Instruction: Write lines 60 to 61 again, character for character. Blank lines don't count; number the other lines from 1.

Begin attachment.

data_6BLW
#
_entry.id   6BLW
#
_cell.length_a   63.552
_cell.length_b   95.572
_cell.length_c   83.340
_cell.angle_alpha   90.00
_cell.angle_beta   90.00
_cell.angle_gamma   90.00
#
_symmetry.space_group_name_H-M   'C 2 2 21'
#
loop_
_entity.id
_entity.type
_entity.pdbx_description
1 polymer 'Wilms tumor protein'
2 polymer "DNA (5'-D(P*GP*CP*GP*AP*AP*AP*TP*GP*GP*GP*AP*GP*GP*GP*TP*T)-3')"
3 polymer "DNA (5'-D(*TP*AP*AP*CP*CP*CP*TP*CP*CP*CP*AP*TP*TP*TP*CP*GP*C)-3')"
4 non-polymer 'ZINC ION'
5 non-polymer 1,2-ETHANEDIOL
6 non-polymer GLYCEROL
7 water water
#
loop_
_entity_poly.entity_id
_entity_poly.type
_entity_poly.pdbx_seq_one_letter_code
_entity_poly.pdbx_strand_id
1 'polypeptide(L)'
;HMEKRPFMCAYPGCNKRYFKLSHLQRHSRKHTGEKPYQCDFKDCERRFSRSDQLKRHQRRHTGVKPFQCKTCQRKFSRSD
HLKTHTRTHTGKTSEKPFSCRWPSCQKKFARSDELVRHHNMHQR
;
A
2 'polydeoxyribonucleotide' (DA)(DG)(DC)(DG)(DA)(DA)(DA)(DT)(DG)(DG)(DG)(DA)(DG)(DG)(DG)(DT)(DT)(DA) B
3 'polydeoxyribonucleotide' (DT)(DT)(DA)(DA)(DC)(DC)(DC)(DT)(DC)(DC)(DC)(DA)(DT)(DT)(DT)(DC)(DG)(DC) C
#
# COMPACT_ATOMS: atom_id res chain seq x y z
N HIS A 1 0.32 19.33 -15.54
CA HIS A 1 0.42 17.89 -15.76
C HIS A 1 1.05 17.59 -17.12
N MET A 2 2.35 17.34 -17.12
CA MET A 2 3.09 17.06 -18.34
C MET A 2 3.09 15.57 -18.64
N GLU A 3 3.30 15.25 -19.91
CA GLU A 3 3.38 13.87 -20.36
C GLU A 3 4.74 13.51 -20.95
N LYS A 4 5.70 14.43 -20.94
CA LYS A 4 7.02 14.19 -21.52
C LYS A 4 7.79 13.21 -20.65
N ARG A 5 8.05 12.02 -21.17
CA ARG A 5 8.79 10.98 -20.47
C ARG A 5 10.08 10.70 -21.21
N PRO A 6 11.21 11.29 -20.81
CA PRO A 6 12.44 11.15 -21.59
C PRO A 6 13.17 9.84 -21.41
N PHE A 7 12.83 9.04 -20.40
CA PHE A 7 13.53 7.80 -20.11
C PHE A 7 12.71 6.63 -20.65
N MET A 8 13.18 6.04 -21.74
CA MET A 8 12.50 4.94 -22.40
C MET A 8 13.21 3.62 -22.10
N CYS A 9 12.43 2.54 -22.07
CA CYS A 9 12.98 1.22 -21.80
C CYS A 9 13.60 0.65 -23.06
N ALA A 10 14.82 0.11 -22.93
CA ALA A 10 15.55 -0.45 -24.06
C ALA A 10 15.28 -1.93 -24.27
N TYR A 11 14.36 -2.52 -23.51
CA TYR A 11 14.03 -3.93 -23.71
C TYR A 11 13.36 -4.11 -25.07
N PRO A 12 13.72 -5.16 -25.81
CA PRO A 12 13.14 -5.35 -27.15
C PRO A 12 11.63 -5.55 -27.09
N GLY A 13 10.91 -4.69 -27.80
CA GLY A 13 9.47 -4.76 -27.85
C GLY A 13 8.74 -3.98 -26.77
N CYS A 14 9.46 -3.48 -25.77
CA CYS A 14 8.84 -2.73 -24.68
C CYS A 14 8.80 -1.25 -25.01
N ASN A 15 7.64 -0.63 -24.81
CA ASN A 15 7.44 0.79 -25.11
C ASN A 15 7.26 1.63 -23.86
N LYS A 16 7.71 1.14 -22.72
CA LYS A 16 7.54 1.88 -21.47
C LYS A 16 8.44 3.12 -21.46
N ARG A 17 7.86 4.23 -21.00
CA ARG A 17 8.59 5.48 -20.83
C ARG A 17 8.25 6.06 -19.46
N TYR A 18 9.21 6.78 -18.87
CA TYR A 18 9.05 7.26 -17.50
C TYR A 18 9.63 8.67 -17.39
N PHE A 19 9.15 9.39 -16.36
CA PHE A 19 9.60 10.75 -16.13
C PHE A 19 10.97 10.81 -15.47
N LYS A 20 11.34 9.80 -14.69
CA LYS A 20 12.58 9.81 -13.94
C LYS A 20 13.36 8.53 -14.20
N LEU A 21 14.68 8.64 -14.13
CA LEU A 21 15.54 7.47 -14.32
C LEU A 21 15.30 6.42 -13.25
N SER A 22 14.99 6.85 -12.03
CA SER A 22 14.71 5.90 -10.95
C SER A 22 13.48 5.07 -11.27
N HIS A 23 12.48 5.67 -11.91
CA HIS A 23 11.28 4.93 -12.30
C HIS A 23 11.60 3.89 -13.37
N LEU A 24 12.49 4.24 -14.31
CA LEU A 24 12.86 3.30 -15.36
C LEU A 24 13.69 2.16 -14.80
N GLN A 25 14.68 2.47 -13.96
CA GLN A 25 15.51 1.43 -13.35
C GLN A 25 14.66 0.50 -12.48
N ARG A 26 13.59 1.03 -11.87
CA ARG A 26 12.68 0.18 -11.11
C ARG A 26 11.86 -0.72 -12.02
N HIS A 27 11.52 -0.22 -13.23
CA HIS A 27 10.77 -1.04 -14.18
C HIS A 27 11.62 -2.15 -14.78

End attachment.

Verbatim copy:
C PHE A 7 12.71 6.63 -20.65
N MET A 8 13.18 6.04 -21.74